• Cytoprotective Actions of Nicotine: The Increased Expression of a7 Nicotinic Receptors and NGF/TrkA Receptors

      Jonnala, Ramamohana R.; Department of Pharmacology and Toxicology (2001-07)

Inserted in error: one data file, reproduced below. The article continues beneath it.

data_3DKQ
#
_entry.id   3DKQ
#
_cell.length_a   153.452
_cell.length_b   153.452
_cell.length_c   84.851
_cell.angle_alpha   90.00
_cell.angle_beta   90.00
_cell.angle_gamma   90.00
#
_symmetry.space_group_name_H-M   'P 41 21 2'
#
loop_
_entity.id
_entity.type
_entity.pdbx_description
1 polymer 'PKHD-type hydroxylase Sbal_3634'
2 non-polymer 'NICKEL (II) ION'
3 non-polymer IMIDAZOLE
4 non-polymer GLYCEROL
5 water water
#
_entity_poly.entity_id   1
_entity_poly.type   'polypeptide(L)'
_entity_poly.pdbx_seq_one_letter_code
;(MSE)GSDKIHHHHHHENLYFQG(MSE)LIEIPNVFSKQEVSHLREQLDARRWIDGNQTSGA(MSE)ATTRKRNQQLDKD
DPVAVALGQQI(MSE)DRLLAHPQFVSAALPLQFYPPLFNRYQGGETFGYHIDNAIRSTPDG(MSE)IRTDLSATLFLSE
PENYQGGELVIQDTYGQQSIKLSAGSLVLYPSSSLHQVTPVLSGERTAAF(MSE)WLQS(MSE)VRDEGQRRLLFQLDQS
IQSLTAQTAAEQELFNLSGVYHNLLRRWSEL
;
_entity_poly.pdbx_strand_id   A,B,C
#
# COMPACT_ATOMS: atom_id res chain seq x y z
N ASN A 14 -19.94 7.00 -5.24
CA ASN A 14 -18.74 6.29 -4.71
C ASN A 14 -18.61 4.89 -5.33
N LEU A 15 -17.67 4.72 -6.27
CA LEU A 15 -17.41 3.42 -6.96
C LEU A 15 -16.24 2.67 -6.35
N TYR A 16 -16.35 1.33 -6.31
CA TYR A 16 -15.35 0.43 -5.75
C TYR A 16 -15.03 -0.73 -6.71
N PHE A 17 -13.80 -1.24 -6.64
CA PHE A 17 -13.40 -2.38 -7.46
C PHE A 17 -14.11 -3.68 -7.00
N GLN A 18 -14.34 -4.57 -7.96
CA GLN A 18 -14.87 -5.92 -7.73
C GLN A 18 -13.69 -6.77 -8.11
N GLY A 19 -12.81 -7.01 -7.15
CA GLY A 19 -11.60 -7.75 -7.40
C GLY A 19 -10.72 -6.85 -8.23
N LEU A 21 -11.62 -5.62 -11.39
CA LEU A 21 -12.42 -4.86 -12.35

Certain epidemiological studies have reported a negative correlation between smoking and neurodegenerative diseases such as Alzheimer’s disease (AD) and Parkinson’s disease, reflecting perhaps the neurotrophic actions of nicotine. In recent years there has been intense interest in the development of new nicotinic acetylcholine receptor (nAChR) agonists. These agents have the potential to be used in the treatment of patients with AD. However, the mechanism for the neuroprotective action of the nicotine is not yet known, indeed, it is not yet clear as to which subtype of nAChR mediates the response. In neuronal cell lines, the induction of cytoprotection often requires exposure to nicotine for up to 24 hr to produce a full neuroprotective effect and this chronic exposure of nicotine is also known to increase nAChR receptors and cell surface nerve growth factor (NGF) receptors. The purpose of this study is to determine which subtype of nAChRs are involved in nicotine’s neuroprotective actions and also to determine whether nicotine’s neuroprotective actions are related to its ability to increase cell surface nAChRs and NGF receptors. Preincubation of differentiated PC 12 cells with nicotine for 24 hr protected the cells from growth factor withdrawal-induced toxicity in a time and concentration-dependent manner. Nicotine’s cytoprotective actions were completely blocked by non-selective nAChR antagonist mecamylamine, and the cc7nAChR preferring antagonist methyllcaconitine (MLA) indicating that the response was primarily mediated by the subtype of a7 nAChR receptors. The acetylcholine precursor, choline is a very selective and full agonist at a7 receptors. Among five choline analogs tested for neuroprotection potential, acetylpyrrolidinecholine and pyrrolidinecholine were found to be more potent and more efficacious than their parent compound, choline. The rank order of the six compounds tested for their cytoprotective ability is as follows: acetylpyrrolidinecholine = pyrrolidinecholine > choline = monoethylcholine = diethylcholine = triethylcholine. Further, to confirm the above structure activity relationships with respect to their binding affinities at a7nAChR, [I25I]a-bungarotoxin (BGT) displacement binding studies were performed using differentiated PC 12 cells. Choline was only 50 fold less potent than nicotine in displacing [ I]a-BGT binding. Pyrrolidinecholine, the most active analog, fully displaced [l25I]a-BGT binding and it exhibited a slightly greater affinity for the site than did choline. Next we compared the ability of seven different nAChR agonists with varying activities at a7 receptors for their ability to produce cytoprotection. Among the seven compounds tested, nicotine was the most effective and the most potent followed in order of potency by 40H-GTS21, epibatidine, methylcarbamylcholine, l,l-Dimethyl-4-phenyl-piperazinum, cytisine and tetraethylammonium. Since, epibatidine and cytisine were less efficacious than nicotine despite their greater affinity for a7 receptors and because short-term exposure of cells to nicotine did not produce cytoprotective actions, we next compared the ability of these compounds to upregulate cell surface a7 receptors. After, incubation of cells for 2 hr with either nicotine or cytisine, the number o f [I25I]a-BGT binding sites on differentiated PC 12 cells were measured. Nicotine, the most efficacious compound increased the [l2SI]a- BGT binding sites by ~40% over the untreated control cells. In contrast, cytisine, the least effective compound failed to do so, indicating that the ability to upregulate a7 receptors may provide one possible mechanism for neuroprotective actions of nicotine. Further, we confirmed that these additional populations of receptors were functional and that they mediate an enhanced neuroprotective response to subsequent nicotine stimulation. Earlier studies had shown that prolonged exposure to nicotine increases NGF receptors on differentiated PC12 cells. In the present study, high affinity NGF receptors (TrkA) were shown to increase with nicotine treatment in a time-and concentrationdependent manner. This effect was blocked by co-treatment with mecamylamine and with MLA, but not a low concentration of dihydro-P-erythroidine (selective for P2 and p4 containing receptors), indicating that the response was mediated by predominantly a7 nAChRs. Next, we measured the TrkA protein levels in rat hippocampal and cortical tissues after nicotine treatment. Chronic nicotine infusion increased TrkA protein levels within the hippocampus, and this effect was blocked by co-treatment with mecamylamine. In contrast, TrkA protein levels in cortical tissues were not altered. Since the majority of nAChRs in hippocampus are of the a7 subtype and whereas in cortex consist largely of the a4p2 subtype, it is reasonable to conclude that the differences observed in TrkA receptor expression in hippocampus and cortex were due to presence of a7nAChR. and non-a7nAChR. To determine whether the neuroprotective actions of nicotine were due to enhanced NGF trophic activity during the drug incubation period, the ability of nicotine to protect cells from trophic factor withdrawal in the presence and in the absence of NGF were compared. Nicotine was found to be effective in both experimental paradigms. However, nicotine was found to be 10 fold more effective when it was incubated with cells in the presence of NGF. When cells were treated with nicotine and k252a or nicotine and anti-TrkA antibody, nicotine was only partially effective as a neuroprotective agent, indicating that mechanisms apart from enhanced NGF mediated trophic activity during drug incubation period were involved in nicotine’s cytoprotective actions. One consistent finding with regard to in AD pathology is the selective loss of basal forebrain cholinergic neurons (BFC). The survival and maintenance of these neurons depended on the availability of NGF from target tissues. Evidence from previous studies suggests that impairment in NGF support could be an initial insult in AD pathology. Previous studies have shown that much of the oxidative damage in AD tissue was mediated by peroxynitrite. Breif exposure of undifferentiated PC 12 cells to 3- morpholinosydnonmine (SIN-1, peroxynitrite generator) was sufficient to inhibit an NGF mediated cellular response by 67% of that measured in control cells. This inhibition of the NGF cellular response by SIN-1 was not related to generalized cellular toxicity. In fact, the peroxynitrite scavenger uric acid significantly attenuated the inhibitory actions of SIN-1. Pretreatment with SIN-1 also resulted in a decrease in the NGF-induced phosphorylation of TrkA protein. Furthermore, SIN-1 treatment reduced the activity of mitogen activated protein kinase, a downstream kinase activated by TrkA receptor stimulation'. These data suggest that SIN-1 treatment inhibits NGF signaling by inactivating TrkA receptors through the formation of nitrotyrosine residues on the receptor. The inactivation of TrkA receptors may contribute to the initial insult that eventually ieads to neuronal cell death.